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Connolly v. Lang

December 19, 1933

CONNOLLY
v.
LANG



Appeal from the District Court of the United States for the Northern District of Illinois, Eastern Division; George E. Q. Johnson, Judge.

Author: Sparks

Before EVANS, SPARKS, and PAGE, Circuit Judges.

SPARKS, Circuit Judge.

Appellee brought this action against appellant and the bank for which he was receiver, to establish a preferred claim in the amount of $8,500. The amount of the claim is not controverted. The court, under Equity Rule 70 1/2 (28 USCA ยง 723), found the facts specially, and in substance they are as follows: Jackson Park National Bank of Chicago, which is hereinafter referred to as the Bank, was a national bank doing business in Chicago on June 22, 1932. Prior to that date, appellee had opened a savings account with the Bank, and on June 22, 1932, there were credits in her favor in that account in the total sum of $9,642.73. On the morning of that day she went to the Bank and on her own initiative without speaking to anyone she made out a savings withdrawal receipt for her entire deposit, and presented it, with her savings pass book, to the manager of the Savings Department, asking her with which down town bank the Bank did business. In response, the manager said, "The Continental." The manager thereupon went to the ledger, pulled the ledger sheet, and made an entry in the pass book, asking appellee if she wanted currency or a cashier's check. In response she stated that she was going to take the money to their down town bank to get a draft or whatever was necessary in order to take the money to Europe. She was then advised that the Bank could perform that service for her, and referred to another employee of the Bank for that purpose. In consultation with him, appellee selected a bank in Copenhagen as her foreign depository, and he informed her that the Bank would give its draft on the Central Hanover Bank and Trust Company of New York, hereinafter referred to as Central Hanover. Appellee thereupon left $8,500 at the Bank, and took with her in currency $1,142.73, which was the difference between her deposit account and the draft. The Bank as agent of appellee then mailed the draft to the selected bank of Copenhagen, together with its letter and identifying signatures, and delivered to appellee a copy of that letter and the Bank's receipt for the draft. At that time the Bank did not have sufficient funds with Central Hanover to meet the draft, and it therefore immediately wired $5,000 to Central Hanover to meet the deficiency. The next day the Bank did not open. The receiver took charge of the Bank's credit in Central Hanover amounting to $4,377.58, and the draft was dishonored and returned.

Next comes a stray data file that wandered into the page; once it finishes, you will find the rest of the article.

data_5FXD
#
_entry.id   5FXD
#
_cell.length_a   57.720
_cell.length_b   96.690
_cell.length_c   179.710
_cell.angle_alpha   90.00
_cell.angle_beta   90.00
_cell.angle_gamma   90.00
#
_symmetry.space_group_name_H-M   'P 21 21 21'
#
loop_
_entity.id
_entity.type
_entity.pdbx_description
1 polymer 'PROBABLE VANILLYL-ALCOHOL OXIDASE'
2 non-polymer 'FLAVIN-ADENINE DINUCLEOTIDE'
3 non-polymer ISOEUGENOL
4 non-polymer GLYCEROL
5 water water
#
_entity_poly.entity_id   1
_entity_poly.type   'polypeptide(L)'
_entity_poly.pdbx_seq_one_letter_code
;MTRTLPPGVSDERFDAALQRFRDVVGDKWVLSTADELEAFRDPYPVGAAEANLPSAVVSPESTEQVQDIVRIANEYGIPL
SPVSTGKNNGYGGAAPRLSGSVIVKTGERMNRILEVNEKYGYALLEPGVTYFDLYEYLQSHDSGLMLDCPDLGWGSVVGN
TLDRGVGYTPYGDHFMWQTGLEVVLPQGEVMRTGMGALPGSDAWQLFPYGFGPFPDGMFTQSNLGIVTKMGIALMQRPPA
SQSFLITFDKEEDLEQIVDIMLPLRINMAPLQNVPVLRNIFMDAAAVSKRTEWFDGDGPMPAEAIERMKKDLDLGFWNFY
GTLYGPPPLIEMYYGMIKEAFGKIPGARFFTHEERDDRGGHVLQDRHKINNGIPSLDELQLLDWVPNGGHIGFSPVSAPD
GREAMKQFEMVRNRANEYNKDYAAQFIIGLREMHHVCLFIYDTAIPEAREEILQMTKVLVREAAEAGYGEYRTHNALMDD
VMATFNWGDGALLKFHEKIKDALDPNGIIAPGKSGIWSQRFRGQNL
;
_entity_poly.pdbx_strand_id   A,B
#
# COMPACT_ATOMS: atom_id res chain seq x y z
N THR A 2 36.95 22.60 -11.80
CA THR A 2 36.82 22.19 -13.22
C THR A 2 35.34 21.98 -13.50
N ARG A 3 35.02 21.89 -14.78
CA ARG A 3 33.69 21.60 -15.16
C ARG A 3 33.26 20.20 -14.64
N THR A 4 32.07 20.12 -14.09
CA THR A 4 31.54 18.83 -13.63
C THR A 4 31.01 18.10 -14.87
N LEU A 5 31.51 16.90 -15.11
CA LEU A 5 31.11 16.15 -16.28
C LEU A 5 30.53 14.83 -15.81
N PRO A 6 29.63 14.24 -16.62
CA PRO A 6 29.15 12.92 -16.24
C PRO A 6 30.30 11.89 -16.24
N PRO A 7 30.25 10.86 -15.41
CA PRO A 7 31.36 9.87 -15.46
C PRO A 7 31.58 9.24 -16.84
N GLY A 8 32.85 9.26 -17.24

Upon those facts the court based the following conclusions of law:

1. "That the relationship of creditor and depositor * * * was terminated at the time the withdrawal receipt and pass-book were presented, the 'ledger-sheet pulled' and entry made, and she stood in the same relationship to the bank as if she had brought into the bank $8,500 and given it to the bank officer for transmittal.

2. "That the account of plaintiff was not charged with the amount of the draft.

3. "That the assets of the bank were augmented by the sum of $8,500.

4. "That the title to said sum was not in the bank.

5. "That the defendant was merely the agent of the plaintiff for the transmittal of the fund.

6. "That the plaintiff is entitled to a preference.

7. "That at the time of the closing of the Jackson Park * * * Bank * * * it had on hand more than the amount of the plaintiff's claim in cash and that the defendant, J.T. Connolly, as Receiver, came into possession thereof."

Judgment was thereupon rendered for appellee in the sum of $8,500 as a claim preferred over general creditors. From that judgment this appeal is prosecuted.

It will be noted that what purport to be conclusions of law numbered 2 and 7 are clearly findings of fact, and there is nothing in the findings of fact to support those conclusions. It is quite true that the evidence, if we were permitted to consider it for that purpose, might support those conclusions, but under Equity Rule 70 1/2 we are limited by the findings of fact, if they are substantially supported by the evidence, and they are thus supported in this case, with one exception.If the findings were not sufficiently broad, each party had a right to call that fact to the attention of the court, but that was not done here. On the contrary, neither party objected to the findings, hence we are concerned only with the ...


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